My Mythicality: Pick A Fight
Let's talk about the fact that this is the least embarrassing photo of myself from my freshman year!
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Just like last week, I’m going to talk about another chapter in the “Book of Mythicality”. The chapter I selected was about getting in a fight when necessary. I’m going to be real honest I’m not someone who fights on a regular basis but I’ll definitely stand up for myself in a way that I wouldn’t have in my younger days and I agree with Rhett and Link that sometimes you just have to fight.
This story comes from my freshman year in college and I’m sharing it because it was so out of character for me at the time but it was also one of the first times I couldn’t call my parents for help. In the grand scheme of life this “issue” didn’t amount to a hill of beans but at the time I was so angry that it forced me out of my comfort zone.
I lived on campus at William Carey all four years of my college experience and at the time Carey was known for their 95-year-old, golf cart driving security guards which will be relevant to this story. They would fall asleep at the gate so you couldn’t get in and do all kinds of crazy stuff that made for great stories and the ability to get away with some strange stuff. At this point in college I didn’t have a job and would not leave campus on some days so I had a great parking spot under this big tree by Bass Hall. Due to its proximity to the Auditorium the security guards would block off spots with traffic cones when there were big events. One day I came out to my car and found a cone behind it and cones in all the other spots. I assumed they wanted to reserve it so I backed out replaced the cone and went about my business. No harm, no foul. However, several weeks later when I went to register for classes I was told I wasn’t allowed to register because I had a ticket. What was this ticket for you may ask? Tampering with security devices, which is how overly dramatic WCU could be about things. I was horrified because that was on my record and in 13+ years of school I had never so much as gotten a detention.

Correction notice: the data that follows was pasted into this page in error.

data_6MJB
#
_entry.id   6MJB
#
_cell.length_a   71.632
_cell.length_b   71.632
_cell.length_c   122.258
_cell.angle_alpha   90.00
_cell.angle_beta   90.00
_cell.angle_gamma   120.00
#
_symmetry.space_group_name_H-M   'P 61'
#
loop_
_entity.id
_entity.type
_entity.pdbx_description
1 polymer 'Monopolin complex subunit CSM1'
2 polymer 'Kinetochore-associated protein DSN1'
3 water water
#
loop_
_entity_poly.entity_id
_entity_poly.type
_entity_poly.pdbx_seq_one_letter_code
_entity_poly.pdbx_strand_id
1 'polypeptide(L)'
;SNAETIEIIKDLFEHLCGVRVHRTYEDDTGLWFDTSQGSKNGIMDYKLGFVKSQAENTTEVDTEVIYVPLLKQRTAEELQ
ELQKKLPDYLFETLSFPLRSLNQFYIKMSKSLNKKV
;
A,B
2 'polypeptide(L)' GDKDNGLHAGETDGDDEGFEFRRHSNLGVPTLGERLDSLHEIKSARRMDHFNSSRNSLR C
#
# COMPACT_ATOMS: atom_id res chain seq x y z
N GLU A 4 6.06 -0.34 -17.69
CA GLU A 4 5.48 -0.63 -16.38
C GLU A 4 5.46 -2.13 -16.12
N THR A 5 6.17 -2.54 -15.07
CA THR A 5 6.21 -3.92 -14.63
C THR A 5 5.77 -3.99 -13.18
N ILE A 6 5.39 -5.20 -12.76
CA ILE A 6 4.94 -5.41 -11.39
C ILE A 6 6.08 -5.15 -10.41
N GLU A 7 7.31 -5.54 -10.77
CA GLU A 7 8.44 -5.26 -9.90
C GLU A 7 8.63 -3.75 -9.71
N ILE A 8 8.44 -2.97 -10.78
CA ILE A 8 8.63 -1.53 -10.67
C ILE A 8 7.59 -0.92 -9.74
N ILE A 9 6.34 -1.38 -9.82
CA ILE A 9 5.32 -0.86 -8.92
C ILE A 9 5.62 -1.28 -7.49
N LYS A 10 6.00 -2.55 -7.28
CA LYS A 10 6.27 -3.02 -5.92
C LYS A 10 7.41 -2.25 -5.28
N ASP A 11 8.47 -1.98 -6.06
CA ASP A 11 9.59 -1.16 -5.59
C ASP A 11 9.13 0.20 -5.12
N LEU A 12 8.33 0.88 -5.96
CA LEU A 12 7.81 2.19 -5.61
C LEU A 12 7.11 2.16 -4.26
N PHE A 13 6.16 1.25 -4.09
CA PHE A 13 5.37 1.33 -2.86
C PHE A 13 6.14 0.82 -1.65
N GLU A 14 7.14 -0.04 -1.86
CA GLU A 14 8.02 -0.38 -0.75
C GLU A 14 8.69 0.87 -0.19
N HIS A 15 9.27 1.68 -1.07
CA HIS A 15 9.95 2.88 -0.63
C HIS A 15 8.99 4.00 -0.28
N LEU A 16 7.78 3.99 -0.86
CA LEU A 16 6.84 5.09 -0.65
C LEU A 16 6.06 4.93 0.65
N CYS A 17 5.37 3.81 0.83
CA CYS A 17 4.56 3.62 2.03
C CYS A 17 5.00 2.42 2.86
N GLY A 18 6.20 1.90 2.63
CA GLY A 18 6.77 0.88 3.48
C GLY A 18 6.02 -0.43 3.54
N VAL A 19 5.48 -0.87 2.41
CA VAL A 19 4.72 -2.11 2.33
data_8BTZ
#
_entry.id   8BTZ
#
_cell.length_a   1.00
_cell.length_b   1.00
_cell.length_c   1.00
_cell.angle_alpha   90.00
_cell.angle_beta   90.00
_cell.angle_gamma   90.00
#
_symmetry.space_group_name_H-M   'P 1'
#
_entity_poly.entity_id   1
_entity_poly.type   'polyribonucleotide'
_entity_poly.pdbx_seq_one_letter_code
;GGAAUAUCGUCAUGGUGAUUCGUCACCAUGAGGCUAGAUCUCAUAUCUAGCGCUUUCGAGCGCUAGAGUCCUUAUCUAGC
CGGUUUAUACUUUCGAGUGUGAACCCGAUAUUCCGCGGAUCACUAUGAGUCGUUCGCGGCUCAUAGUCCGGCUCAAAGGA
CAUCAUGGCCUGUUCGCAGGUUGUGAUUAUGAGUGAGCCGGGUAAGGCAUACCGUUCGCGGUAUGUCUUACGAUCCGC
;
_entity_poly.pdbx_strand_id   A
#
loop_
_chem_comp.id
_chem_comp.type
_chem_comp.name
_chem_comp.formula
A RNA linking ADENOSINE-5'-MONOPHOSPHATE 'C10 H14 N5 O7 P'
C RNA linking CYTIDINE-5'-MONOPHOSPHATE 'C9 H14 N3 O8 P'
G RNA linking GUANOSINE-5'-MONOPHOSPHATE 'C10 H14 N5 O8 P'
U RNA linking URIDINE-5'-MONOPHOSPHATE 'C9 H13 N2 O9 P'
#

At this point I hadn’t connected the traffic cone to this situation but was told I would have to go pay my ticket in the security office. Over I walk, absolutely mortified that I was now a criminal (even if it was just on a Baptist level). I explain to the gentleman in the office that I supposedly had a ticket but had never received it. He then pulled my “record” and informed me it was because I moved the traffic cone to park there. I countered that I had to move the cone to leave not the other way around. I realized at this point that one security guard had placed the cones and one came around and thought I had illegally parked. I explained this to the gentleman whose response was, “The ticket is only $15 so you might as well pay it. It’s not that big of a deal.” It was at that moment that I realized I had a choice. Take the easy way out and pay the ticket for something I didn’t do or stand my ground. Please remember I had NEVER stood up to “authority” in my life but that was the day. I calmly told the gentleman that I wasn’t going to pay because I had not received a ticket nor had I done anything to receive it. He said he would call the security guard a few hours later when he came in but there was no need for me to wait. He was sure I had somewhere else to be. He was wrong. I sat my behind there for hours. Like lunch time to close. He kept trying to reason with me that is really wasn’t a lot of money so I should just pay it. I explained that at this point it was the principle of the matter. I was not paying that ticket and in the end I didn’t. (This may have also been the moment I realized how hardheaded I was!)
In the end, I think I surprised him with my resolve to be right. I know I surprised myself. For such an inconsequential issue it really did teach me a great lesson. Sometimes you have to fold but sometimes you don’t…even if it’s only $15.